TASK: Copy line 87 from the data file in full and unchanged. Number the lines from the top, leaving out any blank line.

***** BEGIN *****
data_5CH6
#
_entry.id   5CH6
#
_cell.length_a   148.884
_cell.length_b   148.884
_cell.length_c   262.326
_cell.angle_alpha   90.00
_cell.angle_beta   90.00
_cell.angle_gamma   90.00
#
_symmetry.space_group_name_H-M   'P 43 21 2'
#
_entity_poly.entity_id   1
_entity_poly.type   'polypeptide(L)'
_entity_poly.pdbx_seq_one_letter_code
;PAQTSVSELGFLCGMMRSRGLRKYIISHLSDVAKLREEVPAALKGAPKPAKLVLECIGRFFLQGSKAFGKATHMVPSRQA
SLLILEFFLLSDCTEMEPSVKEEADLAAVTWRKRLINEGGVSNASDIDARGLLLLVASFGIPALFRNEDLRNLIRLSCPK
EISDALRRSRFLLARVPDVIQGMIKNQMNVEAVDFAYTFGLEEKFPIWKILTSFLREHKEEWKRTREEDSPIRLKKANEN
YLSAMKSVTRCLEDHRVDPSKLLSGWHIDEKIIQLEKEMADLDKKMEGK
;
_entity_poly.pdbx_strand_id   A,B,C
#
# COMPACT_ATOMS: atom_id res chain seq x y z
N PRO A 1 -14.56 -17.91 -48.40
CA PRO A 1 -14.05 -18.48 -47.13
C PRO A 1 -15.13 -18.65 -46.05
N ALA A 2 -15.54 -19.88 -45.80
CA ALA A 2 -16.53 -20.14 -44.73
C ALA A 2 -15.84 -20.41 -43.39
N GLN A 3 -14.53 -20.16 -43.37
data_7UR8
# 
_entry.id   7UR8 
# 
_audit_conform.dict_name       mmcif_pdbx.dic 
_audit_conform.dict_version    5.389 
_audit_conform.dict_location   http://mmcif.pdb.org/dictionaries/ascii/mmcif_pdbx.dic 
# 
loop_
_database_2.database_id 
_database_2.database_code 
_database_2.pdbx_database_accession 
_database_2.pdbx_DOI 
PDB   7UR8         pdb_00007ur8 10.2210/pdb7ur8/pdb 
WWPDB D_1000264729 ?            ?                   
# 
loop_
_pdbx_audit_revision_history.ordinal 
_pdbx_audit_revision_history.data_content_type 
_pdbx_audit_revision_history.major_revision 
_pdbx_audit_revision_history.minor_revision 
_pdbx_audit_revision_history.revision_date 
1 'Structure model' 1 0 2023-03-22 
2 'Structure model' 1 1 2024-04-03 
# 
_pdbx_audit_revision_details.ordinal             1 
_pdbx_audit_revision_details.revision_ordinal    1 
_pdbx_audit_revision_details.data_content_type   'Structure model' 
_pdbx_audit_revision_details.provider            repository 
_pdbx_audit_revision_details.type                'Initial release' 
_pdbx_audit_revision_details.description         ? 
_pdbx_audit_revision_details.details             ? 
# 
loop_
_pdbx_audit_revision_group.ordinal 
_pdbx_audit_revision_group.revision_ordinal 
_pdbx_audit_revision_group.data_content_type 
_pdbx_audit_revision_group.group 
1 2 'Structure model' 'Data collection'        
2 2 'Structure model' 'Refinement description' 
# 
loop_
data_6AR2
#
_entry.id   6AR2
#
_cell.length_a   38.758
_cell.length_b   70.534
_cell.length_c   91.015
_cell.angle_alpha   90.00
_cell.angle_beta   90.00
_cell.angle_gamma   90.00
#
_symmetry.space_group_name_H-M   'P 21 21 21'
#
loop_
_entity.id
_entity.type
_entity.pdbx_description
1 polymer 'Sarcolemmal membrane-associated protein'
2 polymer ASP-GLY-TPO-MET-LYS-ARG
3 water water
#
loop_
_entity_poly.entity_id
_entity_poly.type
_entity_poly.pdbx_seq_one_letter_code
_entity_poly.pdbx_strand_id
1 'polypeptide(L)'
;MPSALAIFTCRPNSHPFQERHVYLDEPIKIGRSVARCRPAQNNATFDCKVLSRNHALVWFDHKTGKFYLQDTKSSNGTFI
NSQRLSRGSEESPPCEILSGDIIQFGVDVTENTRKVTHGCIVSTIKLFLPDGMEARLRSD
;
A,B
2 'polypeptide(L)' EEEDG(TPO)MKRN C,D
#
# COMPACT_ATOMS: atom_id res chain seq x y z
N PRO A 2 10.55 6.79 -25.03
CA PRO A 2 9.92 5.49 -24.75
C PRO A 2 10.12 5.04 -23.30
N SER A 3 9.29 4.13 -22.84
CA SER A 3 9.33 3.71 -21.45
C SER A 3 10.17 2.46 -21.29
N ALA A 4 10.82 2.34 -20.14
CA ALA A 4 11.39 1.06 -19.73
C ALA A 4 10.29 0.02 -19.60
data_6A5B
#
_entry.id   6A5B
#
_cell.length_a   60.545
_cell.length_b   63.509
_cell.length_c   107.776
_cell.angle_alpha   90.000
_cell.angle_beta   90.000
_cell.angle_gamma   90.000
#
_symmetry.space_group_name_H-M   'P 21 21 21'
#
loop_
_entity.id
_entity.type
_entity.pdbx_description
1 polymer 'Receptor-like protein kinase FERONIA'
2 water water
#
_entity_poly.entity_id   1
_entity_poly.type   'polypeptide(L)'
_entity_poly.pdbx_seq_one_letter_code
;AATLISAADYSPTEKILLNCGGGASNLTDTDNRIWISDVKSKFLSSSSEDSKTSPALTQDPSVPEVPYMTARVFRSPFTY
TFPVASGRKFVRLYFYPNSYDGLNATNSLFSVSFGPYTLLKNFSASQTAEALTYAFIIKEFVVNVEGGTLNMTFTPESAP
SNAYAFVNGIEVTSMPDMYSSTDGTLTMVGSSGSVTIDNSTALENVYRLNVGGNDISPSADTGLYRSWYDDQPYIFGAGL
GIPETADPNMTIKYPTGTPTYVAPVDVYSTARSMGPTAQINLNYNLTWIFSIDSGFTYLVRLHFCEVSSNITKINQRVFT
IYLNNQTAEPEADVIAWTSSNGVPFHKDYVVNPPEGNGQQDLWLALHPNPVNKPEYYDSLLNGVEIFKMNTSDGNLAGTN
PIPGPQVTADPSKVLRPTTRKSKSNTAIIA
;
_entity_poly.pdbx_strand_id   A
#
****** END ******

loop_